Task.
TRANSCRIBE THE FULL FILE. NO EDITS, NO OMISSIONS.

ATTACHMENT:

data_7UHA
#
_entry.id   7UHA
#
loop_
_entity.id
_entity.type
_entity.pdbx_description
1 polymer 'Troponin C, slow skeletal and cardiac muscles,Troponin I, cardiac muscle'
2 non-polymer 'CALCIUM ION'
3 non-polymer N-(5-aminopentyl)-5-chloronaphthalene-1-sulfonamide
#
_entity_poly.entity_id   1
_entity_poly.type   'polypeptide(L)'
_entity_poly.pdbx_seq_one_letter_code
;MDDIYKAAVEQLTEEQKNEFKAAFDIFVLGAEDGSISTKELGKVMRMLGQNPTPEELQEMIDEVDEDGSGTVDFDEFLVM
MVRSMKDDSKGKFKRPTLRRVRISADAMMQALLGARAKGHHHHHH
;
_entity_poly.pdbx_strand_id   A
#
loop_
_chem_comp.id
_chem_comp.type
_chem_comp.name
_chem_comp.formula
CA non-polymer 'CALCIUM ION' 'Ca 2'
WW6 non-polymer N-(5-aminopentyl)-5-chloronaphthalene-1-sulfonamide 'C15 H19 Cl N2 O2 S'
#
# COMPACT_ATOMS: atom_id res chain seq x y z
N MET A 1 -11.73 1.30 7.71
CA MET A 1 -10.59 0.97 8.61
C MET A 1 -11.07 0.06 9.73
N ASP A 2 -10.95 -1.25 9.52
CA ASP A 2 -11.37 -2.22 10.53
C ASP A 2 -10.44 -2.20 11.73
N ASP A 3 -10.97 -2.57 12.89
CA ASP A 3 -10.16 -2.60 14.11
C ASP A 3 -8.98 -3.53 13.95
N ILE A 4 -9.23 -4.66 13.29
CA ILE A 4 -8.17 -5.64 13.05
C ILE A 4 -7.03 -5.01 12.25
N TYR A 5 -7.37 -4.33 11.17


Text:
data_7UHA
#
_entry.id   7UHA
#
loop_
_entity.id
_entity.type
_entity.pdbx_description
1 polymer 'Troponin C, slow skeletal and cardiac muscles,Troponin I, cardiac muscle'
2 non-polymer 'CALCIUM ION'
3 non-polymer N-(5-aminopentyl)-5-chloronaphthalene-1-sulfonamide
#
_entity_poly.entity_id   1
_entity_poly.type   'polypeptide(L)'
_entity_poly.pdbx_seq_one_letter_code
;MDDIYKAAVEQLTEEQKNEFKAAFDIFVLGAEDGSISTKELGKVMRMLGQNPTPEELQEMIDEVDEDGSGTVDFDEFLVM
MVRSMKDDSKGKFKRPTLRRVRISADAMMQALLGARAKGHHHHHH
;
_entity_poly.pdbx_strand_id   A
#
loop_
_chem_comp.id
_chem_comp.type
_chem_comp.name
_chem_comp.formula
CA non-polymer 'CALCIUM ION' 'Ca 2'
WW6 non-polymer N-(5-aminopentyl)-5-chloronaphthalene-1-sulfonamide 'C15 H19 Cl N2 O2 S'
#
# COMPACT_ATOMS: atom_id res chain seq x y z
N MET A 1 -11.73 1.30 7.71
CA MET A 1 -10.59 0.97 8.61
C MET A 1 -11.07 0.06 9.73
N ASP A 2 -10.95 -1.25 9.52
CA ASP A 2 -11.37 -2.22 10.53
C ASP A 2 -10.44 -2.20 11.73
N ASP A 3 -10.97 -2.57 12.89
CA ASP A 3 -10.16 -2.60 14.11
C ASP A 3 -8.98 -3.53 13.95
N ILE A 4 -9.23 -4.66 13.29
CA ILE A 4 -8.17 -5.64 13.05
C ILE A 4 -7.03 -5.01 12.25
N TYR A 5 -7.37 -4.33 11.17